SACRAMENTO (AP) — Gov. Jerry Brown directed state agencies to work together to protect plant and animal species in the face of climate change and declared that Sept. 7 will forever be known as “California Biodiversity Day” in an executive order signed Friday.
Brown’s order comes ahead of a global climate summit he’s hosting next week in San Francisco and as he prepares to leave office in January.
It directs his natural resources and agriculture chiefs to come up with plans for educating the public about threats to biodiversity, protecting native species and restoring natural lands and waterways. They’re also directed to explore ways to pay for those efforts.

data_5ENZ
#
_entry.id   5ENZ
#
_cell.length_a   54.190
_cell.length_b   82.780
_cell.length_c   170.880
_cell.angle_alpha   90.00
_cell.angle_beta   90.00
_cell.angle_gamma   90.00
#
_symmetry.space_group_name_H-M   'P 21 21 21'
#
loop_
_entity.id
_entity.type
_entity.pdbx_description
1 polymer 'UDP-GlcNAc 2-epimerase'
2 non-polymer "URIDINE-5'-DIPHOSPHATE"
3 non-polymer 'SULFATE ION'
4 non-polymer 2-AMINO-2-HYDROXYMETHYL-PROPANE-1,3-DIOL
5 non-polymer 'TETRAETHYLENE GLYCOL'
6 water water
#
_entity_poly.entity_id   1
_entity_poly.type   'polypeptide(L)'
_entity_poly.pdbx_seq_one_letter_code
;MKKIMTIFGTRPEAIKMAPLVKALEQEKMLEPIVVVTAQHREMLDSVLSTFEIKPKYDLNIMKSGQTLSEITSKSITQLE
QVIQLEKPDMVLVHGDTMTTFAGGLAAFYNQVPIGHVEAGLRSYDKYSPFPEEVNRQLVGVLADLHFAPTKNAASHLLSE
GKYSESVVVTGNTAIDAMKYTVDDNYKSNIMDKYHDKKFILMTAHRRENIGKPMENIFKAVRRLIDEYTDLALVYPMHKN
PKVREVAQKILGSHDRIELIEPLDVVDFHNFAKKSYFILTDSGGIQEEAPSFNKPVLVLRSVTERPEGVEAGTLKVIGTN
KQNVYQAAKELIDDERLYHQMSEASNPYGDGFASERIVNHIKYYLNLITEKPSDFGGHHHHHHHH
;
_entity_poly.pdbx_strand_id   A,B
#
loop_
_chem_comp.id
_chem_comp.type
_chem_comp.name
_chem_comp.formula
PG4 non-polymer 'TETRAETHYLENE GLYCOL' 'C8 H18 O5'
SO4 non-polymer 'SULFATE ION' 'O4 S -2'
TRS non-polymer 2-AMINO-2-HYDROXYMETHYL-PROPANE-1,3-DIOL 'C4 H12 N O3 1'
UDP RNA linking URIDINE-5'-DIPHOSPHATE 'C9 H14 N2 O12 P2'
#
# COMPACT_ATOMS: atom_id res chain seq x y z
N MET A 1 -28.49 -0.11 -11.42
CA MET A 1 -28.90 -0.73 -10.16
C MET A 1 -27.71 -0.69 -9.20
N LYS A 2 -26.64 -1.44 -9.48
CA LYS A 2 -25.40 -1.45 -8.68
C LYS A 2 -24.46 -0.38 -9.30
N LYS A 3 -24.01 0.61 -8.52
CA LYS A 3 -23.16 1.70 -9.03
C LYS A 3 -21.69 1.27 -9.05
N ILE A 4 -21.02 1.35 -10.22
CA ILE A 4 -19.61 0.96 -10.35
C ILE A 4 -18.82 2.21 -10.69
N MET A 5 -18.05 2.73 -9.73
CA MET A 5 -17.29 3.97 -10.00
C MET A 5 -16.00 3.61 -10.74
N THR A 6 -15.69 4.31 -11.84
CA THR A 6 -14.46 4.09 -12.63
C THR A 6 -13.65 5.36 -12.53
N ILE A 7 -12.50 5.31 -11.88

“The state’s plants and animals co-exist to create the complex and beautiful ecosystems upon which so much of California’s people and economy depend,” Brown wrote.
Climate change will require a “more thoughtful and systemic” approach to preserve ecosystems, Brown said. He says California is home to hundreds of species of animals, amphibians and fish and thousands of native plants — including at least 2,000 considered rare.
Brown’s climate summit will highlight efforts by cities, states, companies and other entities besides national governments to address climate change.
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